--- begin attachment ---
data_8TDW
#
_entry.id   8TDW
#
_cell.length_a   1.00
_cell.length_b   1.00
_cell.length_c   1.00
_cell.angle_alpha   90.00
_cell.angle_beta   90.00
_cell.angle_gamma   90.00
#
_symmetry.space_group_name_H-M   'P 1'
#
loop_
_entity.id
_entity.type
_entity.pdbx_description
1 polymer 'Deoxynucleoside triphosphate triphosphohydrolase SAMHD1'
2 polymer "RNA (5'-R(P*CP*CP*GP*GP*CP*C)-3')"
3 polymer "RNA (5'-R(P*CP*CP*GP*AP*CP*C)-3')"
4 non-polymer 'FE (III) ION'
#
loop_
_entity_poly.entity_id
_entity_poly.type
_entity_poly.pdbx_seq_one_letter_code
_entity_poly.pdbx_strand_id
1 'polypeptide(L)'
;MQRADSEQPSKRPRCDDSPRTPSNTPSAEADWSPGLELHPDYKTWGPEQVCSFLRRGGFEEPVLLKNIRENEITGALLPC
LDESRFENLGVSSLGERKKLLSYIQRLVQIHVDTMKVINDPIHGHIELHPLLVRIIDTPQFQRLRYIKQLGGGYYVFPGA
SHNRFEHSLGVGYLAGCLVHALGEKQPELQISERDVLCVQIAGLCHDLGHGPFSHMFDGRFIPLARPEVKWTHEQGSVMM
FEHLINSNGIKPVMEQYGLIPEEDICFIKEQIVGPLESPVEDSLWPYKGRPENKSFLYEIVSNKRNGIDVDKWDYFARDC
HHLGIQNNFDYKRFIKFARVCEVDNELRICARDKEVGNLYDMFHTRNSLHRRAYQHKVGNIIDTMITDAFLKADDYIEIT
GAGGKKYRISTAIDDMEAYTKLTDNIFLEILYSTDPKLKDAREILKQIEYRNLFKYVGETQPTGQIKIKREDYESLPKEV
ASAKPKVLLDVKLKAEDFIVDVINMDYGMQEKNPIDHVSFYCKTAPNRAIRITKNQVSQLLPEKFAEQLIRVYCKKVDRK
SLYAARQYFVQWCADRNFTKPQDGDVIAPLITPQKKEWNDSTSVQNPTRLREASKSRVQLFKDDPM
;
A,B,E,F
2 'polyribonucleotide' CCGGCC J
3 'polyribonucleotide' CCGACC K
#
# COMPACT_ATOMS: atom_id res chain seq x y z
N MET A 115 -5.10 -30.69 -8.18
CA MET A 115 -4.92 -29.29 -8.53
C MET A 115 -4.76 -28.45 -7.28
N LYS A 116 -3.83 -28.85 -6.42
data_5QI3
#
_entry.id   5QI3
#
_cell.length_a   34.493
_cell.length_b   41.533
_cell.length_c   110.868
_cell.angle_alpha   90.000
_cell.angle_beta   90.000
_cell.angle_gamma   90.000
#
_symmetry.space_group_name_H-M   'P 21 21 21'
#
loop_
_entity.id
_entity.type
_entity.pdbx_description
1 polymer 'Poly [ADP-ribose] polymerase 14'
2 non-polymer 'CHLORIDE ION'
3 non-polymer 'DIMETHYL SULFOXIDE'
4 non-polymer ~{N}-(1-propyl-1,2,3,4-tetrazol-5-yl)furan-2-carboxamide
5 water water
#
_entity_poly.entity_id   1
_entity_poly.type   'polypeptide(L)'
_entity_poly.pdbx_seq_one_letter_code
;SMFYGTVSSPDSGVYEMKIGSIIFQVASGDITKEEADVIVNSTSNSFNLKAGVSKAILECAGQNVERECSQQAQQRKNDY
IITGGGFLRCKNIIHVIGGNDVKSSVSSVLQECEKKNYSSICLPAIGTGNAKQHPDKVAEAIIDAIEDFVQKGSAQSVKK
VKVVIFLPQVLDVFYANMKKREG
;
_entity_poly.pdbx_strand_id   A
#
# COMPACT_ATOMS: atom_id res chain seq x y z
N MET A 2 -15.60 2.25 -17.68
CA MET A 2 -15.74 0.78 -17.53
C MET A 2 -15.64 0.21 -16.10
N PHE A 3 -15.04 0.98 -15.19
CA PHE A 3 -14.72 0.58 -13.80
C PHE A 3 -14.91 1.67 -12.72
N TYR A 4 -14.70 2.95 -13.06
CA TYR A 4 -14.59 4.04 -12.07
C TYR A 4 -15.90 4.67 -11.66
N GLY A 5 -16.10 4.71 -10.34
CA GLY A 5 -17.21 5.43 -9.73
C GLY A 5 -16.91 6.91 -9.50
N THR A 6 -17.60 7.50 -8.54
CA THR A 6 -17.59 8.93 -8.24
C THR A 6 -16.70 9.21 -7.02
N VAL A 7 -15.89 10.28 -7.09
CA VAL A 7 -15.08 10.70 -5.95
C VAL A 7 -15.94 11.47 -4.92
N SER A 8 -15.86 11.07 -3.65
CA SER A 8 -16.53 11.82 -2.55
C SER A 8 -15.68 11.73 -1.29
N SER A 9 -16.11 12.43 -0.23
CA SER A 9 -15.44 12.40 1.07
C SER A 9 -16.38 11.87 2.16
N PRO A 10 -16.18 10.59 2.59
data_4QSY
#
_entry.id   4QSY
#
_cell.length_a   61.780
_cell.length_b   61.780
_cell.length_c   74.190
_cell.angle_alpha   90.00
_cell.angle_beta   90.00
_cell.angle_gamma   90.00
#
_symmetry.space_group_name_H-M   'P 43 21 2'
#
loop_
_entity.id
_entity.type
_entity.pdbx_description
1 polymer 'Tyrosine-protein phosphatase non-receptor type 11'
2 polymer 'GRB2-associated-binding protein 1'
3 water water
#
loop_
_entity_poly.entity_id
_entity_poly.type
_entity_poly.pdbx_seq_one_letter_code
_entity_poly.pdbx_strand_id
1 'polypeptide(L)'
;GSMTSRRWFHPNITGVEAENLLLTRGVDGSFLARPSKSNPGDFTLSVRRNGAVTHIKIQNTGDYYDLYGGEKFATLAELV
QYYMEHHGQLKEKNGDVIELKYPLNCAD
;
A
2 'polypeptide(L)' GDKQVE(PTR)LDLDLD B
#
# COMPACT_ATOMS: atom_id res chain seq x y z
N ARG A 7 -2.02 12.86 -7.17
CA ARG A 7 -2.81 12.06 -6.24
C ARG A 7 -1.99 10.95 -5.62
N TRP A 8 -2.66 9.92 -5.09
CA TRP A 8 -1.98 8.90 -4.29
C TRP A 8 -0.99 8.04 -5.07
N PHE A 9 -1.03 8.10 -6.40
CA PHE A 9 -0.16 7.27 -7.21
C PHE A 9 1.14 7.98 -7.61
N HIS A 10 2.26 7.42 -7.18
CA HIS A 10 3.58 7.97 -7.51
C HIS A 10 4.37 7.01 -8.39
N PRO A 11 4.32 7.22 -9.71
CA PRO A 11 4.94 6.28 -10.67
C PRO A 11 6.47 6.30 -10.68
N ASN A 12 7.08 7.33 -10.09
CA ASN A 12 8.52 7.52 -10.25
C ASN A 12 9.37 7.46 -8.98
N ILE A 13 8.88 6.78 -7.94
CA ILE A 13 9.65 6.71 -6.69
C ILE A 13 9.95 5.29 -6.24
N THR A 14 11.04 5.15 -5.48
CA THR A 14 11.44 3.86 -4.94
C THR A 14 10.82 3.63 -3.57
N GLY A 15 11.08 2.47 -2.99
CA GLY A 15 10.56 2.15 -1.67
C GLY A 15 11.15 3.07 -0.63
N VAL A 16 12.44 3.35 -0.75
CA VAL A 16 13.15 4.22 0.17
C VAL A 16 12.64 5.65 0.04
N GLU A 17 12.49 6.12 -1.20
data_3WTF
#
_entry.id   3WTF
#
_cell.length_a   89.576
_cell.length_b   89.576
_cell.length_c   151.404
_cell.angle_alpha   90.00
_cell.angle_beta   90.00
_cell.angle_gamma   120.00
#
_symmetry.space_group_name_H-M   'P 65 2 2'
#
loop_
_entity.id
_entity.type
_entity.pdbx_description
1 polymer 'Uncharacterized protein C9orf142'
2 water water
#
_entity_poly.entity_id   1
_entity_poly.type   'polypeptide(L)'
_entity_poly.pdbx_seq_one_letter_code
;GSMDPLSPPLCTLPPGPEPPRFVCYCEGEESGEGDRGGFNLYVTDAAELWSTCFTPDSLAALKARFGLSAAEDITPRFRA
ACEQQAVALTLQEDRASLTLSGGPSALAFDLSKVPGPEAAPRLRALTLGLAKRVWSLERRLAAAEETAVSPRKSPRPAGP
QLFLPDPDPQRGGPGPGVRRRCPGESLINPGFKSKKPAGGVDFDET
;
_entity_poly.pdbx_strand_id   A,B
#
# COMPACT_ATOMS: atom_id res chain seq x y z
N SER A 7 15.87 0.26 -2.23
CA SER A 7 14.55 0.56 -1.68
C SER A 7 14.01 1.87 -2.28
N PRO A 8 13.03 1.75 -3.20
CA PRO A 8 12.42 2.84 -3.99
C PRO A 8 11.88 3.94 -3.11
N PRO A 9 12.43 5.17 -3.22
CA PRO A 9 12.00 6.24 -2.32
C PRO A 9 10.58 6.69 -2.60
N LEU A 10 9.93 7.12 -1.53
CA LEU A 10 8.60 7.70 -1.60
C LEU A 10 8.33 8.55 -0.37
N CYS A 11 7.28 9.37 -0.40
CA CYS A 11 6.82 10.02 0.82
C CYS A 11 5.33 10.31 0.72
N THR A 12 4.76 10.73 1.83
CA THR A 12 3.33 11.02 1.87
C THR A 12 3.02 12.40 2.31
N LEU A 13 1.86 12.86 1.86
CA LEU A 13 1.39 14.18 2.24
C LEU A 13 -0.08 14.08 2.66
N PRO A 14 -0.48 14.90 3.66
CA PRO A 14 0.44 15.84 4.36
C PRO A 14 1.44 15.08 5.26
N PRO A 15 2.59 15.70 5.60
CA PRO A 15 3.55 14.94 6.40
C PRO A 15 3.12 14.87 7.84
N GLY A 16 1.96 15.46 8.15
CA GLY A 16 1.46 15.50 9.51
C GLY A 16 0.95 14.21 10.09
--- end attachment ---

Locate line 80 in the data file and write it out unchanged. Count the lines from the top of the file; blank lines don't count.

N MET A 2 -15.60 2.25 -17.68